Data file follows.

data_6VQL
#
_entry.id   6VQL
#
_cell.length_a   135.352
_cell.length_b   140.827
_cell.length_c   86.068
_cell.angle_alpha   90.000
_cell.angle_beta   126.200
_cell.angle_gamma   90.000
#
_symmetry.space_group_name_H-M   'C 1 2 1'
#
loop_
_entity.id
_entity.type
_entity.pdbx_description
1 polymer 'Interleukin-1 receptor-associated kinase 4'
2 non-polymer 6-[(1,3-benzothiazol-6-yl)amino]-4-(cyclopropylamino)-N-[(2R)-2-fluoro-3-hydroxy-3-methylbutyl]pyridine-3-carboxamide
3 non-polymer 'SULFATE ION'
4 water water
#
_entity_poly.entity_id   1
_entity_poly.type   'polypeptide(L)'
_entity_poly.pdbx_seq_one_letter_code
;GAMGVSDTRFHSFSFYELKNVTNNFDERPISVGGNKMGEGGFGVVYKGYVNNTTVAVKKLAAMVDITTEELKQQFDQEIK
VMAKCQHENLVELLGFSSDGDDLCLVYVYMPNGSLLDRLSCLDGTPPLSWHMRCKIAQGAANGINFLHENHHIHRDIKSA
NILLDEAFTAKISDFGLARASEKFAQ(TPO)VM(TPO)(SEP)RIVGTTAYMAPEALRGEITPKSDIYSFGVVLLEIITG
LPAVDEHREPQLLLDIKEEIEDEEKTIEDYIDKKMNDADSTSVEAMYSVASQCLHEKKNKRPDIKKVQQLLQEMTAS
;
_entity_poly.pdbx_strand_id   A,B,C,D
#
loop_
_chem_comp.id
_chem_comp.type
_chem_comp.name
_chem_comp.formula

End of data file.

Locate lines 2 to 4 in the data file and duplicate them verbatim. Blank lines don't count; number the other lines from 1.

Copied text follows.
#
_entry.id   6VQL
#